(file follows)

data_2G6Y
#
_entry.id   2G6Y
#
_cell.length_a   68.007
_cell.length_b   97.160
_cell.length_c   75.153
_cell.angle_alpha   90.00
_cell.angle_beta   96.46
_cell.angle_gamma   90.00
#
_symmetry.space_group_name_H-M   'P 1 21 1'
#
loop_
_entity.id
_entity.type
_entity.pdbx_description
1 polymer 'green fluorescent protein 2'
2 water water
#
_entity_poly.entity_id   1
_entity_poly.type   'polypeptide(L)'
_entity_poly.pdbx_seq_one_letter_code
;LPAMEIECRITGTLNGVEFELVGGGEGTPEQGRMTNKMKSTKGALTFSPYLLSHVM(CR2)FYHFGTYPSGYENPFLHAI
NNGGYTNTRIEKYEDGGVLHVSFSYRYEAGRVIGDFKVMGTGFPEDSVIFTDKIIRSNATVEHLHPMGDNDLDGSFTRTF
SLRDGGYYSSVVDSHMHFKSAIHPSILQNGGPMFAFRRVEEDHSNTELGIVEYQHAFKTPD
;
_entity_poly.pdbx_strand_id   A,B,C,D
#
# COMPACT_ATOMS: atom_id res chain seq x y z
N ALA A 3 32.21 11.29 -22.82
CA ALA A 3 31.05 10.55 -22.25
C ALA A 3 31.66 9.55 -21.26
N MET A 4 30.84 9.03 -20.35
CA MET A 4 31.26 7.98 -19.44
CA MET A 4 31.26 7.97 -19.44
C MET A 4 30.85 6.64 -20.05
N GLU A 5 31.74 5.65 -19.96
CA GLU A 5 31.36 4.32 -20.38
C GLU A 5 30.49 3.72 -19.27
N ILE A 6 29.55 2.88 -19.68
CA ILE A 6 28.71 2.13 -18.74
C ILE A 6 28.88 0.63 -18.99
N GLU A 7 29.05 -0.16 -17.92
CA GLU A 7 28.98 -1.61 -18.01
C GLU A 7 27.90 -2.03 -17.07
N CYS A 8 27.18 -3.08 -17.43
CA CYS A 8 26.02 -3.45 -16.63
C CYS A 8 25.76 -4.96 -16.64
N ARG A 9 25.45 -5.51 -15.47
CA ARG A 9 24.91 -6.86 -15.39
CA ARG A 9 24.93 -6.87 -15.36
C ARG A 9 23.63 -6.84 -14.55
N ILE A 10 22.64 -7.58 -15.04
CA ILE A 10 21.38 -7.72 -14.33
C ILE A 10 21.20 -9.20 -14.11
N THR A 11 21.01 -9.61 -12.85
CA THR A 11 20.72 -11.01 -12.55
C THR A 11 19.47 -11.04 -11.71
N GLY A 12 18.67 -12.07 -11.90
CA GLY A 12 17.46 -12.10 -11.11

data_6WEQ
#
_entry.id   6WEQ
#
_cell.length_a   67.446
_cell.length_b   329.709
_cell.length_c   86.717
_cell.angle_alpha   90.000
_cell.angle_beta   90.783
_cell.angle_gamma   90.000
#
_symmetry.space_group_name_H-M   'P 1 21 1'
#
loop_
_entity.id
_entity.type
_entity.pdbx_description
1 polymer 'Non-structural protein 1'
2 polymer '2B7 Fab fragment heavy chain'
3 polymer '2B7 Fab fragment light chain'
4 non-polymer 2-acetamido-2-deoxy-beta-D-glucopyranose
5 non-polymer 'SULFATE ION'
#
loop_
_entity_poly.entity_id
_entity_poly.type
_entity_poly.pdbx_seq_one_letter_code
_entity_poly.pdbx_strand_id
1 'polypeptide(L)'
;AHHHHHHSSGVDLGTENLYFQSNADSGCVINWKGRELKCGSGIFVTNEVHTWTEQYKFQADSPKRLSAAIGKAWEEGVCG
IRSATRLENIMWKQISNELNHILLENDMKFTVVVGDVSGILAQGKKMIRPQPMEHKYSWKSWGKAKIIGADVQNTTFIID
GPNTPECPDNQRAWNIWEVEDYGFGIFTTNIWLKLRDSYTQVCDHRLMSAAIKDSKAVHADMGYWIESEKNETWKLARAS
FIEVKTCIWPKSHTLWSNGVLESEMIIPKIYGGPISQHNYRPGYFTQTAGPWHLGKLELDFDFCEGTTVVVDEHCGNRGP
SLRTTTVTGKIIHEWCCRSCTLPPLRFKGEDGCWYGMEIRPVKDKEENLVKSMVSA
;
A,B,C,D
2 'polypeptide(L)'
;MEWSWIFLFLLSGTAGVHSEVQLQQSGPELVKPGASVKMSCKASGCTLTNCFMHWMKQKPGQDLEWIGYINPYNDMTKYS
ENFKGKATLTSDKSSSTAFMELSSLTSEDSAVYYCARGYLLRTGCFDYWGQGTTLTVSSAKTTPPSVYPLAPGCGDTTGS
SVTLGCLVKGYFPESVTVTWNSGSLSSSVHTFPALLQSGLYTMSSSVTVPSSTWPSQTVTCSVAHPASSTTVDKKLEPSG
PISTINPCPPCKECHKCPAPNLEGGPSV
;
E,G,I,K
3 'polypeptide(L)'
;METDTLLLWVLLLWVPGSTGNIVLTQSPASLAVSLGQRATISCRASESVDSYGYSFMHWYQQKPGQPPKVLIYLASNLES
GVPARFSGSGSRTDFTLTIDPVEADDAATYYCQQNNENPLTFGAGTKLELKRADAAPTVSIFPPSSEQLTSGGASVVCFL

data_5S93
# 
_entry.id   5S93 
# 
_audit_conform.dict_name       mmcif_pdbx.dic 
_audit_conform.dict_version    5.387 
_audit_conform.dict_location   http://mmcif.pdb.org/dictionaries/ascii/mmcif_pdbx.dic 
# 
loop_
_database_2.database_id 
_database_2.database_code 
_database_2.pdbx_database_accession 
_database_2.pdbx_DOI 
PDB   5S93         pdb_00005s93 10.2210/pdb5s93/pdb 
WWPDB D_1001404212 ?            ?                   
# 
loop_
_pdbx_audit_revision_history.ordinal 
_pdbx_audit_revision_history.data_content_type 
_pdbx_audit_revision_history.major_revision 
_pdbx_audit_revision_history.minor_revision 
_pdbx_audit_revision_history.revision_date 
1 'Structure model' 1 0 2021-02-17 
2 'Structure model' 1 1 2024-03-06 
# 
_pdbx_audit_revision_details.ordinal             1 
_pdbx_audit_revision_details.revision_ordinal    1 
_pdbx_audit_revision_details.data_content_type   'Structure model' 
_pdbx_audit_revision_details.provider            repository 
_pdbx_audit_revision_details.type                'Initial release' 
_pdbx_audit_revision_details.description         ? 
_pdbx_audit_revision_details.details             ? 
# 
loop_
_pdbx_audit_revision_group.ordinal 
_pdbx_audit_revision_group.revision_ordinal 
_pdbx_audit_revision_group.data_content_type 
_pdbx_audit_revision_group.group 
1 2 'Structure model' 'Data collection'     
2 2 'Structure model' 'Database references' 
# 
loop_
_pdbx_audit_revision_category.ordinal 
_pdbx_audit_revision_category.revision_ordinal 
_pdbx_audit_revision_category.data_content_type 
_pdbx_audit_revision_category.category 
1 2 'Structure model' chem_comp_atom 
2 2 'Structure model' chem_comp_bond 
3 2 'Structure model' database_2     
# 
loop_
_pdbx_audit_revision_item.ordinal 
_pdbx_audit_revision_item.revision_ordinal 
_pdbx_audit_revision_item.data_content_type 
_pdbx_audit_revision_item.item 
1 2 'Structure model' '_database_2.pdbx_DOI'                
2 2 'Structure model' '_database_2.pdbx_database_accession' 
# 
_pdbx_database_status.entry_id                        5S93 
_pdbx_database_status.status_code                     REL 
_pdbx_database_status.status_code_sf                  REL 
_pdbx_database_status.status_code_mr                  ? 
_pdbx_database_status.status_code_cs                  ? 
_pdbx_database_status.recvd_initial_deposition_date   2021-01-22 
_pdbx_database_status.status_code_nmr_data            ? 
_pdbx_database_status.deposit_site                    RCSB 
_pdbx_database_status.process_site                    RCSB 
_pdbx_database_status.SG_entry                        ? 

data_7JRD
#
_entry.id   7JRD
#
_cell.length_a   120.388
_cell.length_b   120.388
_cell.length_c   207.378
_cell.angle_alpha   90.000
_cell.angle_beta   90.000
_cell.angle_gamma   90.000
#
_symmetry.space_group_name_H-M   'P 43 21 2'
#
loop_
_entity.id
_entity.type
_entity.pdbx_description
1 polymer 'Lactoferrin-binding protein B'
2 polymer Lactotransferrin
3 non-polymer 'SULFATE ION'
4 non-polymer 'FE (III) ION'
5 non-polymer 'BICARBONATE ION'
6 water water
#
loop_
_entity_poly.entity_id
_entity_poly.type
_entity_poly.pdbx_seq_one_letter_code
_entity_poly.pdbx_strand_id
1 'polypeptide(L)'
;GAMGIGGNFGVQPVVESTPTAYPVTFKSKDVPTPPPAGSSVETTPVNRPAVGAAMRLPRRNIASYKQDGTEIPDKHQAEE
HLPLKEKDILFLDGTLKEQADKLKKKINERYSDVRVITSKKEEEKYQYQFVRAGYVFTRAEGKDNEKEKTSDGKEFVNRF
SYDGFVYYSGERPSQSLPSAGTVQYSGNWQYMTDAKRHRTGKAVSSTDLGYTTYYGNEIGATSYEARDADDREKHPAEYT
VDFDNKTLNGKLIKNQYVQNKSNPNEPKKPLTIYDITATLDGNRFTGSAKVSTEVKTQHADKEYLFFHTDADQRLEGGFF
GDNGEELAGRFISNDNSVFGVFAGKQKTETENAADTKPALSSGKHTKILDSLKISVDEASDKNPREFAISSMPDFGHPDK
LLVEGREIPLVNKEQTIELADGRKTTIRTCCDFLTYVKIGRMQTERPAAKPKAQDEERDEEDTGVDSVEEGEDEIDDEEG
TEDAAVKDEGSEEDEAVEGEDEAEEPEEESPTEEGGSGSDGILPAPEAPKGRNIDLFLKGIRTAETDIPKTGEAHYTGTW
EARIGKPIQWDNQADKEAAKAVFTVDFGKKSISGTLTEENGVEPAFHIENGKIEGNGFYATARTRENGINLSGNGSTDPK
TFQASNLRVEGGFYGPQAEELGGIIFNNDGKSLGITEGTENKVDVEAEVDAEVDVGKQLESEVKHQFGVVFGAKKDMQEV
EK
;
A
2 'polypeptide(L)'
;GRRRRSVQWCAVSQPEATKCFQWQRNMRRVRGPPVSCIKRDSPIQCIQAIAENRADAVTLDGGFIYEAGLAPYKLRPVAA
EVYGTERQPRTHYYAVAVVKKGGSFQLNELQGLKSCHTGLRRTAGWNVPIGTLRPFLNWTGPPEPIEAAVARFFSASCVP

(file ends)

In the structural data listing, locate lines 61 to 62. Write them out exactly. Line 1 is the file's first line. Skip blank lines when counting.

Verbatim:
CA GLY A 12 17.46 -12.10 -11.11

data_6WEQ